.: From Wilson's American Ornithology. Amoxg the many novelties which nerally produces two broods in the the discovery of the western conti- season, unless robbed of her eggs, nent first brought into notice, we in whiclı case she will even build may reckon that of the mocking- and lay the third time. She is, bird, which is peculiar to the new howerer, extremely jealous of her world, and inbabits a very consi- nest, and very apt to forsake it if derable extent both of North and much disturbed. It is even assertSouth America, having been traceded by some of our bird-dealers, from the states of New England to that the old ones will actually deBrazil, and also among many of stroy the eggs, and poison the the adjacent islands. The species young, if either the one or the is, however, much more numerous other have been handled; but I in the states to the south, than in canvot give credit to this unnatuthose to the north of the river De- ral report. I know, from my own laware, being generally migratory experience' at least, that this is not in the latter, and resident, at least always their practice, and have many of them, in the former. A never witnessed a case of the kind warm climate and how country, not above-mentioned. During the pefar from the sea, seem most con- riod of incubation, neither cat, dog, genial to their nature: accordingly animal, nor man, can approach the we find the species less numerous nest without being attacked. The to the west than to the east of the cats in particular are persecuted great range of the Alleghany moun- whenever they make their appeartains in the same parallels of lati- ance, till obliged to retreat. But tude.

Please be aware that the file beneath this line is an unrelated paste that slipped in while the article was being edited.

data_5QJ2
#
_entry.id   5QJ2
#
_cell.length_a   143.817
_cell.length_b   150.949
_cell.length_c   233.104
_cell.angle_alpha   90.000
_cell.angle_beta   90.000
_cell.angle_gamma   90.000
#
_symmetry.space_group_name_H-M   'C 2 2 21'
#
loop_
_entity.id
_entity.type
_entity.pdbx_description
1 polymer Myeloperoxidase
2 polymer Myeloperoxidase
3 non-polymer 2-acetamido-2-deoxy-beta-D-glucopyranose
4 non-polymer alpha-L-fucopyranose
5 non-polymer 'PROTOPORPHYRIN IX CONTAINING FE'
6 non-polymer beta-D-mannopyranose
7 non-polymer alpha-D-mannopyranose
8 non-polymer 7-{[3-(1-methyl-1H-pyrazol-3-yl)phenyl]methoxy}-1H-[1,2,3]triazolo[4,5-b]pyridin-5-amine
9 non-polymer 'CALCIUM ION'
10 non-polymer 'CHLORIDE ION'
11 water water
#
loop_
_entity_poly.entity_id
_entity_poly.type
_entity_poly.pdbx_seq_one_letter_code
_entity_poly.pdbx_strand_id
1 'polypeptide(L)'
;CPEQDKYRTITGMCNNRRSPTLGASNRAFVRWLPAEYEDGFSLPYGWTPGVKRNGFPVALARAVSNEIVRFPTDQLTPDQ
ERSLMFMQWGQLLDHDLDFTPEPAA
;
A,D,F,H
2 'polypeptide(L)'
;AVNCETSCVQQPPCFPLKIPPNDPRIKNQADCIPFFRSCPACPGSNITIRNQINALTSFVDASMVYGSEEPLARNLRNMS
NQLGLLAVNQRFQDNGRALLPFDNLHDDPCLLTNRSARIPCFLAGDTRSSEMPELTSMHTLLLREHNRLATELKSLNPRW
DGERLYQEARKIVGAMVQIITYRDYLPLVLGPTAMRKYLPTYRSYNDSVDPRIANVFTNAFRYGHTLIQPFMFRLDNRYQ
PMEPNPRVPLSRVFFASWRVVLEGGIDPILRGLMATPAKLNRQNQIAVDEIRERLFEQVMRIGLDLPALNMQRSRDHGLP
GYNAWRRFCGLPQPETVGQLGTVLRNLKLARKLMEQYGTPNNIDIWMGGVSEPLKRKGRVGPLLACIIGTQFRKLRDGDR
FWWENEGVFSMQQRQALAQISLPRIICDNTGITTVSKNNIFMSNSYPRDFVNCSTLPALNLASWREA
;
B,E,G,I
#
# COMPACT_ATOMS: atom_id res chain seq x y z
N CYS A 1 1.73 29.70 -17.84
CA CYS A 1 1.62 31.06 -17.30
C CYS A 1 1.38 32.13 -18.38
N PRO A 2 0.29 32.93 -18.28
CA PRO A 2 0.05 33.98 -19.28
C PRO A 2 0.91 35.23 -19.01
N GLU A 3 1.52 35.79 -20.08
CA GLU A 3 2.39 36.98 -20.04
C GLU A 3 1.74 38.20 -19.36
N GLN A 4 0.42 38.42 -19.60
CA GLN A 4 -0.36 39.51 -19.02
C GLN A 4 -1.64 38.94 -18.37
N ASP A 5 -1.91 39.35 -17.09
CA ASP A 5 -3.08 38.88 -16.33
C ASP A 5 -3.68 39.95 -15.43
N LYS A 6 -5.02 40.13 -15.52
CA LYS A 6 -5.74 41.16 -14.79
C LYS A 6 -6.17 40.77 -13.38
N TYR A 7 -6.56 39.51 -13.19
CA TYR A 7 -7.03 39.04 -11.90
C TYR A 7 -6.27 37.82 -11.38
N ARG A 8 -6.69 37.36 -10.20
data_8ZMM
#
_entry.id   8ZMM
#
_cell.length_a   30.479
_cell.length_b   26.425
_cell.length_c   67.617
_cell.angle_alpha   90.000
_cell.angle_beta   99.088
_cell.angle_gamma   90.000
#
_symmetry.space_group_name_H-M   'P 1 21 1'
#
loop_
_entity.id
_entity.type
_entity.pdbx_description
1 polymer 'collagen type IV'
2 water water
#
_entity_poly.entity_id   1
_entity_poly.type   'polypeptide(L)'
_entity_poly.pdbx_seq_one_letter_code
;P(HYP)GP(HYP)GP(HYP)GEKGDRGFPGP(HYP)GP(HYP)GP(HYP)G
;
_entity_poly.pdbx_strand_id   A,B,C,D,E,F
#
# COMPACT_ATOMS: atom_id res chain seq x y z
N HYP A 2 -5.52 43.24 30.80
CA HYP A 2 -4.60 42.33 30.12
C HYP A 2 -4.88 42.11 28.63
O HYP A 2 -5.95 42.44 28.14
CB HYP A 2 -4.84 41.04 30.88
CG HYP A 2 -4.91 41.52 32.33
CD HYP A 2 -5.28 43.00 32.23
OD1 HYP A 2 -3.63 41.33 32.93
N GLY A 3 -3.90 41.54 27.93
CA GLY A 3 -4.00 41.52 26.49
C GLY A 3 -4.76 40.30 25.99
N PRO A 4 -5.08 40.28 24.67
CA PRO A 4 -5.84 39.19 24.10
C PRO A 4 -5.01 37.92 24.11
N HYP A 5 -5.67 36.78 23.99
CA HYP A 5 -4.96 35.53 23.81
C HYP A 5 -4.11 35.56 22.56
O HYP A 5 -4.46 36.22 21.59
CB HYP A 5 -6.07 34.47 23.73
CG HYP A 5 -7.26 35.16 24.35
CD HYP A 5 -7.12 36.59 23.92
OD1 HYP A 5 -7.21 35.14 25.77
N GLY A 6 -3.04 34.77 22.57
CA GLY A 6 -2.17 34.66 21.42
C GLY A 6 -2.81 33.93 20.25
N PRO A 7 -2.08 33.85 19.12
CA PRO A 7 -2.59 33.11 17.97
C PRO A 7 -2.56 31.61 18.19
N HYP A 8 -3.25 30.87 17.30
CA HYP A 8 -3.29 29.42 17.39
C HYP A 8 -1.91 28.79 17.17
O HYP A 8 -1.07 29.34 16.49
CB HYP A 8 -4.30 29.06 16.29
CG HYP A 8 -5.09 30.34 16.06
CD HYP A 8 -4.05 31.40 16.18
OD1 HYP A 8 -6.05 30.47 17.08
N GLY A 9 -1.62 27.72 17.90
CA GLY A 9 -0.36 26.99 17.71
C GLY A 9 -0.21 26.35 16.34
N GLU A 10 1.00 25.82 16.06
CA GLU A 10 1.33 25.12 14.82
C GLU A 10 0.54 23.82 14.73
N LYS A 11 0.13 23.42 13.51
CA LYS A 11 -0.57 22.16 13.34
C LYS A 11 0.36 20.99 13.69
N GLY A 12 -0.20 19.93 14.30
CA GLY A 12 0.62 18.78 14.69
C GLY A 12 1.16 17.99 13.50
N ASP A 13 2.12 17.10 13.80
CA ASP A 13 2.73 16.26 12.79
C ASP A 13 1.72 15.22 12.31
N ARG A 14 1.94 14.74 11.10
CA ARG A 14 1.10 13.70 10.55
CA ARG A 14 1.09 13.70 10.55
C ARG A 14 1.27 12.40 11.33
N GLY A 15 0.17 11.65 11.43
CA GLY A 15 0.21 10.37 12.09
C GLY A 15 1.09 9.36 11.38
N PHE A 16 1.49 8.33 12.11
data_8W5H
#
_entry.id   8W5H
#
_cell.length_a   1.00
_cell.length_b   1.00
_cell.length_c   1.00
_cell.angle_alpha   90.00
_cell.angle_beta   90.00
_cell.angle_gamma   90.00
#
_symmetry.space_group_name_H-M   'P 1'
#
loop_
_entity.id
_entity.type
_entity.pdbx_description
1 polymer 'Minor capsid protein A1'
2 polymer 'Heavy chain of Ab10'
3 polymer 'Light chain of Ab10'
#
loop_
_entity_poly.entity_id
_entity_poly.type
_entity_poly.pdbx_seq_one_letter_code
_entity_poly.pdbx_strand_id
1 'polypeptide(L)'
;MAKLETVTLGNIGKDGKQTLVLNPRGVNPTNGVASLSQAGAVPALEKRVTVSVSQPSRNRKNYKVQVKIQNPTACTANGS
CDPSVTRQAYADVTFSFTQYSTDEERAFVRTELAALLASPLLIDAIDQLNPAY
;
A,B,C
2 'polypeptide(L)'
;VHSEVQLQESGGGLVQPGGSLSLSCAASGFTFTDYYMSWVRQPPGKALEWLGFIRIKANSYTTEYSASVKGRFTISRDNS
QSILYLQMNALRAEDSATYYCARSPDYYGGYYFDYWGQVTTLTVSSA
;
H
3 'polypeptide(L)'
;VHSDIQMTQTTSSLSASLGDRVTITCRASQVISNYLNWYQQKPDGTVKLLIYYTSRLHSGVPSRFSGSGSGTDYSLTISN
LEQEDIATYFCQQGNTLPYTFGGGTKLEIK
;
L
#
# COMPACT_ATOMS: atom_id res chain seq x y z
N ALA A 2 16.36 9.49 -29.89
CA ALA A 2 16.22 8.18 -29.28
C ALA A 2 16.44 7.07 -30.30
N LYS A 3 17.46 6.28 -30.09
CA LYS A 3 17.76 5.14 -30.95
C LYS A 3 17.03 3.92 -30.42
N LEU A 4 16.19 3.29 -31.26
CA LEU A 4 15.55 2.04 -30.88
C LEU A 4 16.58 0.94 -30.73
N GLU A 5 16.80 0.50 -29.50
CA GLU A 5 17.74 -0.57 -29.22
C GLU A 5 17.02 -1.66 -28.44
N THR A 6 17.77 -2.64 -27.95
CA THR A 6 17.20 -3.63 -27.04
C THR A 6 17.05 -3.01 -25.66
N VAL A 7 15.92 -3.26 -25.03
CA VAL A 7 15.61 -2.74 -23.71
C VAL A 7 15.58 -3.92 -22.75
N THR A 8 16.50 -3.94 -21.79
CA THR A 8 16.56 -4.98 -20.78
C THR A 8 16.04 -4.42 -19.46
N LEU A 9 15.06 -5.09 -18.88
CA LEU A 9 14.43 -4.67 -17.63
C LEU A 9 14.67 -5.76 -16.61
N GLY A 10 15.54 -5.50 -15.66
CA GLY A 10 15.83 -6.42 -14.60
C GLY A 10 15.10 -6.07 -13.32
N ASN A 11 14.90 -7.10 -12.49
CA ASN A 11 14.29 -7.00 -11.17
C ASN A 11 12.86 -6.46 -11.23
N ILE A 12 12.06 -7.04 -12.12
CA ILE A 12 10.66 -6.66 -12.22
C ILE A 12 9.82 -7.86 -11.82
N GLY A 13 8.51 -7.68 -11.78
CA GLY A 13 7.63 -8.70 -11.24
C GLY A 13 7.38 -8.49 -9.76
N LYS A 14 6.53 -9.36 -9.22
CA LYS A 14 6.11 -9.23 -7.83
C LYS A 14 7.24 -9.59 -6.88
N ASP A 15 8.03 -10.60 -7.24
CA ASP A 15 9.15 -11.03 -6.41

his whole vengeance is in an espeThere are particular situations cial manner directed against that to which this bird gives the prefer-mortal enemy of his eggs and young, ence for building his nest. A soli- | the black snake. Whenerer the tary thorn-bush, an almost impene-insidious approaches of this reptile trable thicket,an orangetree,cedar, are discovered, the male darts upon or bolly-bush, are favourite spots, it with the rapidity of an arrow, and frequently selected. It is no dexterously cluding its bite, and great objection with him, that these striking it violently and incessanthappen sometimes to be near the ly about the head, where it is very farmer's mansion-house. Always vulnerable. The snake soon beready to defend, but never over comes sensible of its danger, and anxious to conceal, liis nest, he seeks to escape; but the intrepid very often builds within a small dis- defender of his young redoubles tance of the house, and not unfre- his exertions, and unless bis antaquently in a pear or apple-tree, gonist be of great magnitude, often rarely at a greater height than six succeeds in destroying him. All pr seven feet from the ground. The its pretended powers of fascinafemale sits fourteen days, and ge- || tion avail it nothing against the rengeance of this noble bird. As the || notes, which are easily distinguishsnake's strength begins to flag, the able by such as are well acquainted mockig-bird seizes and lifts it up with those of the various song partly from the ground, beating it birds of America, are bold and full, with bis wings; and when the bu- and varied seemingly beyond all siness is completed, he returns to limits. They consist of short exthe repository of his young, mounts pressions of two, three, or at the the summit of the bush, and pours most five or six syllables, generally out a torrent of song in token of ! interspersed with imitations, and victory.